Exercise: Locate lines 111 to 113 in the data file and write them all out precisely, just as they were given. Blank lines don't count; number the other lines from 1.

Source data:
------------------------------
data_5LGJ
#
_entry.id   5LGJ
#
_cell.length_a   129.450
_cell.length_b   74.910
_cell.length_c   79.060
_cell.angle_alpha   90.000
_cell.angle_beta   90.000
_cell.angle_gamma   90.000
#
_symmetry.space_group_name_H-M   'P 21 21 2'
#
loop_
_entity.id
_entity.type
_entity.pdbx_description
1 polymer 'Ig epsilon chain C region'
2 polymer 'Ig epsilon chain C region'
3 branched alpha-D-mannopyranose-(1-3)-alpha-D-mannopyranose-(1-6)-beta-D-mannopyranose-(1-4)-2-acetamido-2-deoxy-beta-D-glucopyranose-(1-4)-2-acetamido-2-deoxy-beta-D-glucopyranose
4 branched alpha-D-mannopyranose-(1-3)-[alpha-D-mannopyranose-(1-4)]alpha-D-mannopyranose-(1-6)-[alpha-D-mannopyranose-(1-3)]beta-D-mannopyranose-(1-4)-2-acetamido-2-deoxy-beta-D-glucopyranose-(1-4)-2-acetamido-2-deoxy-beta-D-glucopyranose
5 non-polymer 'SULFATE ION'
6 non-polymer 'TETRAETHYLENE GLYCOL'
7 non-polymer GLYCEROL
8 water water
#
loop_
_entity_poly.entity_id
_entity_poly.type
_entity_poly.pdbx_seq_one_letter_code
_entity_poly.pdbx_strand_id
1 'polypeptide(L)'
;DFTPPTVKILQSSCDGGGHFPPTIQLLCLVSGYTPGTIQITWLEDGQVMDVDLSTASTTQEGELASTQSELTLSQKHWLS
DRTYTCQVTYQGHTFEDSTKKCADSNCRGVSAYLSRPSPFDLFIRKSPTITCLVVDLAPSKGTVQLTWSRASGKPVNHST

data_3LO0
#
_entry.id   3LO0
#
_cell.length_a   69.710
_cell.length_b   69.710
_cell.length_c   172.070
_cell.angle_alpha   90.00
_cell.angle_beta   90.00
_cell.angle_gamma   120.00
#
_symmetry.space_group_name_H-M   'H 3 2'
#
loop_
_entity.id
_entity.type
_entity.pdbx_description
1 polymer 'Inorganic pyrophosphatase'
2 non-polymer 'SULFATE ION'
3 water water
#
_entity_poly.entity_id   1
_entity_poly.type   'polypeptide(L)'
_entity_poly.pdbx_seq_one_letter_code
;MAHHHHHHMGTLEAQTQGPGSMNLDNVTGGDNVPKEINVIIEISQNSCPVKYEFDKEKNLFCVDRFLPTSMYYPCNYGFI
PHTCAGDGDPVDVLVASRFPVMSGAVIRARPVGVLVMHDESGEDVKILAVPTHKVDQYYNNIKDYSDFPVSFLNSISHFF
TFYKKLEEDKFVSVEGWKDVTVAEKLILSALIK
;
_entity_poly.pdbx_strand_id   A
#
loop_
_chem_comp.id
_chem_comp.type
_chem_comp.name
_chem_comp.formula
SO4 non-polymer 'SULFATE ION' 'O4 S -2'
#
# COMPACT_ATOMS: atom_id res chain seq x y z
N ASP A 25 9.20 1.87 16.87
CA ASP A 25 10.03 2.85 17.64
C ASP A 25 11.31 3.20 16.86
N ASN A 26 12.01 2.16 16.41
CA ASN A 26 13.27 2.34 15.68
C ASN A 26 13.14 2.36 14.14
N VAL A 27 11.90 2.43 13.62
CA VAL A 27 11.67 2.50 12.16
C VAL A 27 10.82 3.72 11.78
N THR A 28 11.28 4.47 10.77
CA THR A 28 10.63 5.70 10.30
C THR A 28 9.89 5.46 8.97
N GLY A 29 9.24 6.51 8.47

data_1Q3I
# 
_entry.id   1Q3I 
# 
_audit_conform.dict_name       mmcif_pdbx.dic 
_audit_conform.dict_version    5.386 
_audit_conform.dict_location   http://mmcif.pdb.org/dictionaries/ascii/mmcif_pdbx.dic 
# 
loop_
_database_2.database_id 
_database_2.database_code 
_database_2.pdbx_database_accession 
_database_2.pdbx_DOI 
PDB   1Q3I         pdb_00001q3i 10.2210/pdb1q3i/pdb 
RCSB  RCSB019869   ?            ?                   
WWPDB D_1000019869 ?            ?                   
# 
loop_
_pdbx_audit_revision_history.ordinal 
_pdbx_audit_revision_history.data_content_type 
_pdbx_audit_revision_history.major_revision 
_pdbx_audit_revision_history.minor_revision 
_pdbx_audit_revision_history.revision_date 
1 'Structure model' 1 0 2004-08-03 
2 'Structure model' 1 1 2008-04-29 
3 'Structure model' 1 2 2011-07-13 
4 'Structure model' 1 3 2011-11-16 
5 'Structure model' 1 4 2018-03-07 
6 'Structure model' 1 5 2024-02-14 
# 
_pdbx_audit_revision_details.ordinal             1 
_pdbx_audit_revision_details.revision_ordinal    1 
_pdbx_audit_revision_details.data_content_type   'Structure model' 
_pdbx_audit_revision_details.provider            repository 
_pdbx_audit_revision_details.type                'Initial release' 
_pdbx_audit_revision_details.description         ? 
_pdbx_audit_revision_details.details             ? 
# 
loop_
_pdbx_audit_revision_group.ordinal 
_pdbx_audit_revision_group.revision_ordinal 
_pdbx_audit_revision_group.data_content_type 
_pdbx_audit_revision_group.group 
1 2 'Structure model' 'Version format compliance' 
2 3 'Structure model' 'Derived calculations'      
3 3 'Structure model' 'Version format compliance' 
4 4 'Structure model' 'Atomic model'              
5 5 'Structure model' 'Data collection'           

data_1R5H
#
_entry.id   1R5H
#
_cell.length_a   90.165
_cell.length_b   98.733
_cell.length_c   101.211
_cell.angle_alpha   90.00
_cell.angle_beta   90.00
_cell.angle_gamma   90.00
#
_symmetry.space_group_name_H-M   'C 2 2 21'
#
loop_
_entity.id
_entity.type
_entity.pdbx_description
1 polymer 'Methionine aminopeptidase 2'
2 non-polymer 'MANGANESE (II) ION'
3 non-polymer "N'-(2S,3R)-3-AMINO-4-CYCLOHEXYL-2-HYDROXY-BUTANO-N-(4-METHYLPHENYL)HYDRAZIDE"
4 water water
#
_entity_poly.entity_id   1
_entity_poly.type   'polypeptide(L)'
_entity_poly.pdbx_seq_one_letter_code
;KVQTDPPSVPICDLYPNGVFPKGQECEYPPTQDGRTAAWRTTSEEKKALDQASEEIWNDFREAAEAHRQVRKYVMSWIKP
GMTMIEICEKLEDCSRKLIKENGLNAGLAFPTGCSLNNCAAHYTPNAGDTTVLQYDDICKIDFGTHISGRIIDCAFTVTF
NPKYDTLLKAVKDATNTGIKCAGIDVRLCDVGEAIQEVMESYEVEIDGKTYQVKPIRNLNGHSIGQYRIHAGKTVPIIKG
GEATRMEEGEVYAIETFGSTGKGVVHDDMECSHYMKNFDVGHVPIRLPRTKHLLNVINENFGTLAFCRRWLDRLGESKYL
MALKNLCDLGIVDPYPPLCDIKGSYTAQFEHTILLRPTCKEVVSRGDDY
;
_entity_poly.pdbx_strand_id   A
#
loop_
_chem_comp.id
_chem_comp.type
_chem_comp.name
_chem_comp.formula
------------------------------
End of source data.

3 'Structure model' 1 2 2011-07-13 
4 'Structure model' 1 3 2011-11-16 
5 'Structure model' 1 4 2018-03-07 